Why Do Young Children Commit Suicide?
A parent's worst nightmare.
Posted Nov 12, 2018
There is perhaps nothing more shocking than hearing about young children taking their own life.
It is difficult for us to comprehend that children as young as five could even conceive of killing themselves. There has been a widely held belief among adults that young children do not have the planning ability or understanding of death's finality to consciously make this decision. Yet they do. Our inability to acknowledge this has even impacted the focus of research on child suicide, with most investigators beginning with 12-year-olds.
The number of young children who kill themselves has always been small, but it has been steadily increasing over time. The American Foundation for Suicide Prevention states that overall, there is an average of 123 suicides a day. For the very young, it is one every five days. These numbers may not fully reflect reality, however, as failed attempts are not reported and some completed acts may be seen as mere accidents.
The following are important facts that we need to know about child suicide:
- According to 2016 data from the Centers for Disease Control (CDC), young children are most likely to kill themselves by hanging, strangling, and suffocation. Guns are the second most common method used.
- Children can experience feelings of depression and hopelessness, but a 2016 study found that attention deficit/hyperactivity disorder (ADHD) was a factor in 60 percent of suicide attempts and completions, while only 33 percent had depression.  Due to a similarity of symptoms, it may be that some children diagnosed with ADHD might actually have a bipolar disorder. Other research from Penn State College of Medicine found that bulimia in children as young as six seemed to be a greater risk factor for suicide than depression.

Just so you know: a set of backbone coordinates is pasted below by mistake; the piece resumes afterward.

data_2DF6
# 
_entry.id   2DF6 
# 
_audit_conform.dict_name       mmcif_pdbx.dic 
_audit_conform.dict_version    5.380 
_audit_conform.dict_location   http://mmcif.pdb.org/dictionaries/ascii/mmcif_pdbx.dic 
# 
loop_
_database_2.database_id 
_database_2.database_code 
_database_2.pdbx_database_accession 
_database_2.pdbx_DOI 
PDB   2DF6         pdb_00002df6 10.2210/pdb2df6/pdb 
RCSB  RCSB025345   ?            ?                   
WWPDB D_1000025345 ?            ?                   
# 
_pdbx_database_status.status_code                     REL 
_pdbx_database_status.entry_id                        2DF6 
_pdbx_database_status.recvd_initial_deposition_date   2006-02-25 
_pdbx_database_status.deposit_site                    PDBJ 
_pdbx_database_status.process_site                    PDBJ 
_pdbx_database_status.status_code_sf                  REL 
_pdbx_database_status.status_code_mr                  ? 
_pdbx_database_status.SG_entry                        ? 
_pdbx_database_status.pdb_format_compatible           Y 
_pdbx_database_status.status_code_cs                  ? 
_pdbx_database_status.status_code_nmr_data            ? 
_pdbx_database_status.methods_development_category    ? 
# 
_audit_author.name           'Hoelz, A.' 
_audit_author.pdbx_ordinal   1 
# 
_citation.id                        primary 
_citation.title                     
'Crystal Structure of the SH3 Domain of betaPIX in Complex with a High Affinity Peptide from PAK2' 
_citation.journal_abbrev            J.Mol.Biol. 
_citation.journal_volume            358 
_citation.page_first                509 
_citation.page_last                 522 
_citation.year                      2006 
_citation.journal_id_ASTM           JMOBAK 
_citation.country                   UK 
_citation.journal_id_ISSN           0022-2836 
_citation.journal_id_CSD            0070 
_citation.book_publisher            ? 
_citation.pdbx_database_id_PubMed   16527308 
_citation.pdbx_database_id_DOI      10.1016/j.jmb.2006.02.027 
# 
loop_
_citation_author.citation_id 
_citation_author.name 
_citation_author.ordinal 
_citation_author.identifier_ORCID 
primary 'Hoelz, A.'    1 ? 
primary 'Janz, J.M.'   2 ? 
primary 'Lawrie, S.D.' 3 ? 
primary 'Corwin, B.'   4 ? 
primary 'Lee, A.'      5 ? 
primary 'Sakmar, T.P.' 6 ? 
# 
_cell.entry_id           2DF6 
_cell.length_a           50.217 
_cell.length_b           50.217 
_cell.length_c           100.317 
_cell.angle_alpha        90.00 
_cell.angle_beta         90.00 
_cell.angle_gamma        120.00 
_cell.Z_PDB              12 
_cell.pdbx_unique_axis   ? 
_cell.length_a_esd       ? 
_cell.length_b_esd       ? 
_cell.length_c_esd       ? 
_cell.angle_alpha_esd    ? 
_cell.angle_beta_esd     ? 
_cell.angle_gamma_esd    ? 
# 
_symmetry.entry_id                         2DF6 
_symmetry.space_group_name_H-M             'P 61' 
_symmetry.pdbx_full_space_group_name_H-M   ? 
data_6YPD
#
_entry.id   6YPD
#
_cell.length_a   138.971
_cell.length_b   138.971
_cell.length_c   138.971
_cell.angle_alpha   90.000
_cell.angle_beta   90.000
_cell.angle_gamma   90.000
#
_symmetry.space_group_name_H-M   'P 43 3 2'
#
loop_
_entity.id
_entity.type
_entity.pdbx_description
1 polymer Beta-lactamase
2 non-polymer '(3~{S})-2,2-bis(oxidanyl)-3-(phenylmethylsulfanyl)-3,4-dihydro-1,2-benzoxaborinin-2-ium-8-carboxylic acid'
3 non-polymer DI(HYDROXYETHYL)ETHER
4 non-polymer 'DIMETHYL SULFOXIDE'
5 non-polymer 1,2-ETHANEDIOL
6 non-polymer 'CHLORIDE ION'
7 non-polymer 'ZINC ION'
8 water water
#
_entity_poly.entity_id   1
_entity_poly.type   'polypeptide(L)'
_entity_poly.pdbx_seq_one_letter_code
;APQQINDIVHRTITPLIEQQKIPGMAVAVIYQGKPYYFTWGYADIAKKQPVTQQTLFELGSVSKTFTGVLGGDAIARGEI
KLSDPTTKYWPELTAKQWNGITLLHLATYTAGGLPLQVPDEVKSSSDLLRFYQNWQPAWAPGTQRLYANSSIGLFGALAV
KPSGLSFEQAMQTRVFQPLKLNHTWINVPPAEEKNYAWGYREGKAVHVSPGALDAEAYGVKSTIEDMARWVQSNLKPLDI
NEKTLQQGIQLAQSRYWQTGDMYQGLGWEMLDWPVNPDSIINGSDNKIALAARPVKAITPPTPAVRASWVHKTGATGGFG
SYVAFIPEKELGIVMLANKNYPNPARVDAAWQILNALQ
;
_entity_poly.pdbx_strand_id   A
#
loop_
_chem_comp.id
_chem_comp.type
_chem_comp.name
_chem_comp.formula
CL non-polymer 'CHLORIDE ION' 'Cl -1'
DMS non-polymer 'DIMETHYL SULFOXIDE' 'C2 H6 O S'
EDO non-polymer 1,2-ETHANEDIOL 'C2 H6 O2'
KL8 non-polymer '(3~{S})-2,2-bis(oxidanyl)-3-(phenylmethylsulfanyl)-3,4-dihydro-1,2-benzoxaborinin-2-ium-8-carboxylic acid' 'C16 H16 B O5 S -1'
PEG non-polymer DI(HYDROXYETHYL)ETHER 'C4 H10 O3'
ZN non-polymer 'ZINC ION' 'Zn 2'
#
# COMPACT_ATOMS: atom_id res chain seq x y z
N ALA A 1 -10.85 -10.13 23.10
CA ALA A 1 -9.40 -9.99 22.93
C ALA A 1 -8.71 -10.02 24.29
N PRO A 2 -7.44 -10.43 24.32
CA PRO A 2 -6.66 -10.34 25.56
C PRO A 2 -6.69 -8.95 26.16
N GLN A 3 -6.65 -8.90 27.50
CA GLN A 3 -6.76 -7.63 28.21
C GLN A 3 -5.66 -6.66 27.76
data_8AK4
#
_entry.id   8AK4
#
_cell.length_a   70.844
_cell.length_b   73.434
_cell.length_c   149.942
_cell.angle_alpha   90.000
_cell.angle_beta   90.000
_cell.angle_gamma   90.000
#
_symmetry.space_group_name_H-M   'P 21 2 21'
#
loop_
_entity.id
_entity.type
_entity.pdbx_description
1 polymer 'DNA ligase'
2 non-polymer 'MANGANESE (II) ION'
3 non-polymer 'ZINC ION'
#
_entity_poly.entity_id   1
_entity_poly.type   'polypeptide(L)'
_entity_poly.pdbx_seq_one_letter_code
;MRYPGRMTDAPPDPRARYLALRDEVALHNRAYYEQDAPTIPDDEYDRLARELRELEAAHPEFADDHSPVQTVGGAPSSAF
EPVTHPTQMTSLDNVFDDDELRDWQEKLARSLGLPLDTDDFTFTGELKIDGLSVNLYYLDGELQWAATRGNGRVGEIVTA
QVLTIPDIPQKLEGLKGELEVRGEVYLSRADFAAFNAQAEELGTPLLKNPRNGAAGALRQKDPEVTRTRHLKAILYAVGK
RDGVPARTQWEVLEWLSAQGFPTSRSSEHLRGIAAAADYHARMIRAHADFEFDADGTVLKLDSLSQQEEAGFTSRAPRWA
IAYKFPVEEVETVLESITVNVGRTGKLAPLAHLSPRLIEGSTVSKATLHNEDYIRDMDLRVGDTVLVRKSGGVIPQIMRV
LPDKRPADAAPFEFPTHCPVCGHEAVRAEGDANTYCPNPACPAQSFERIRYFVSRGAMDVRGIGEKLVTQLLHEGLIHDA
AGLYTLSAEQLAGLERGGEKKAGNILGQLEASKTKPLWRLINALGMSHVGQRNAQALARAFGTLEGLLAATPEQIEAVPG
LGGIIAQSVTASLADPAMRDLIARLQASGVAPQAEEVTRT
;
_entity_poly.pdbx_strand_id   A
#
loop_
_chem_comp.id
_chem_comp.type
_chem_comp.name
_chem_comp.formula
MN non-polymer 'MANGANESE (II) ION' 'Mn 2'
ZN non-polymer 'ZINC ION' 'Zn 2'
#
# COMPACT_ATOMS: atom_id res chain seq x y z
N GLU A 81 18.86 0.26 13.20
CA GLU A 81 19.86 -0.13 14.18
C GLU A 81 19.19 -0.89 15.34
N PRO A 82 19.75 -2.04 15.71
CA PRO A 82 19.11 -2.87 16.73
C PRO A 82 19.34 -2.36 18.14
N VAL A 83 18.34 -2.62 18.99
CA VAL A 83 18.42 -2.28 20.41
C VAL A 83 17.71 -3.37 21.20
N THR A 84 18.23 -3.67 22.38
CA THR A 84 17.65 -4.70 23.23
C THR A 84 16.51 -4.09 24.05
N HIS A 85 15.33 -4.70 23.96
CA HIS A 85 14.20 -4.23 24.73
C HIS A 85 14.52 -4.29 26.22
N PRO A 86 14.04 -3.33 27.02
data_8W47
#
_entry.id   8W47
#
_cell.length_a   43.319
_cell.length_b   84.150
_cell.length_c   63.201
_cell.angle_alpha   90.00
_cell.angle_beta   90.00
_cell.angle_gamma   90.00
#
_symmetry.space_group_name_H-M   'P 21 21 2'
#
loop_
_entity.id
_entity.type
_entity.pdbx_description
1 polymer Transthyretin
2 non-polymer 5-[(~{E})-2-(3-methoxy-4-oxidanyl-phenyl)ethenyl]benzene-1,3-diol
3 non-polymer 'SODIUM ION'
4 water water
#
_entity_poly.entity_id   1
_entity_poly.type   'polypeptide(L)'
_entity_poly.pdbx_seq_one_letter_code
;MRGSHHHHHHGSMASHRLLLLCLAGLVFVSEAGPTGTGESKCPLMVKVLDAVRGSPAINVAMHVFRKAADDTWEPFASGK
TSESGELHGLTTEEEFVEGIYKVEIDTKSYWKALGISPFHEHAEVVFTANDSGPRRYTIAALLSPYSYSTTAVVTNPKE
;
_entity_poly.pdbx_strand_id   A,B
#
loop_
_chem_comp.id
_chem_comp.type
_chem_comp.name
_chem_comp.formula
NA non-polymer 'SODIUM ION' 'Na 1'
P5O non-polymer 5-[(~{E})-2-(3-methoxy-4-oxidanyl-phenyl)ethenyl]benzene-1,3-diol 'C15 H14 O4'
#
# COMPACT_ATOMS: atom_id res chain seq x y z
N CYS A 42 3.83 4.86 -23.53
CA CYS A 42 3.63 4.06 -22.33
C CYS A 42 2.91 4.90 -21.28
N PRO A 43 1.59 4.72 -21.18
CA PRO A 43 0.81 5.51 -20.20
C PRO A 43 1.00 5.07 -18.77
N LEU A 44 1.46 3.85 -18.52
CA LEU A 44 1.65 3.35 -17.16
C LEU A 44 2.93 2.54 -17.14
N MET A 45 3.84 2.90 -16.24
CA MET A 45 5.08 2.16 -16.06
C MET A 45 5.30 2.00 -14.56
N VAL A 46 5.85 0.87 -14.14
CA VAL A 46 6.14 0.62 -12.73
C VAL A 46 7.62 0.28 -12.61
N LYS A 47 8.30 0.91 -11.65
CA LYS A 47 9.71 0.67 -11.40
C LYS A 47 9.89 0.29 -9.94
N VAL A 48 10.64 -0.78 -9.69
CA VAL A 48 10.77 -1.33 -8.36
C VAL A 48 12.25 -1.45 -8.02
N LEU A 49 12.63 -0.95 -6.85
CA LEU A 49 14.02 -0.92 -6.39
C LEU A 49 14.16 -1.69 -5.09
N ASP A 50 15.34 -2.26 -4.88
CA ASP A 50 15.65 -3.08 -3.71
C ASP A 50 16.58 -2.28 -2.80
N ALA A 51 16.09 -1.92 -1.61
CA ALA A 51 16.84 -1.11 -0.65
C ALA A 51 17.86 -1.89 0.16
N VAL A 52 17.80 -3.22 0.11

- A 2018 study that appeared in the Journal of American Medical Association (JAMA) Pediatrics, found that young black male children had a higher suicide rate than young white male children. Indeed, since the 1990s, suicide by hanging has nearly tripled among young black males. Overall, however, suicide rates in whites have been higher across all age groups. In this case, from age 13 to 17, the trend was again reversed with suicide rates for whites being greater than for blacks. It has been speculated that the difference in the rates for the young black children may be related to a disproportionally higher exposure to violence or trauma. The exact cause is yet unknown. 
- There are other factors that make some children more vulnerable to suicidal thoughts and behaviors. Bullying, for instance, has been found to be a significant factor in child suicide.  Now, due to the pervasiveness of social media, it is more difficult to escape being bullied even while at home. Other risk factors can include physical abuse, sexual confusion, antisocial behaviors, being neglected, sexual abuse, aggressive behaviors, and feeling a sense of worthlessness or hopelessness. The risk is also higher if someone else in the family has committed suicide. Younger children seem to be more impacted by family conflict—while for teens, it is their peer relationships that have the biggest effect.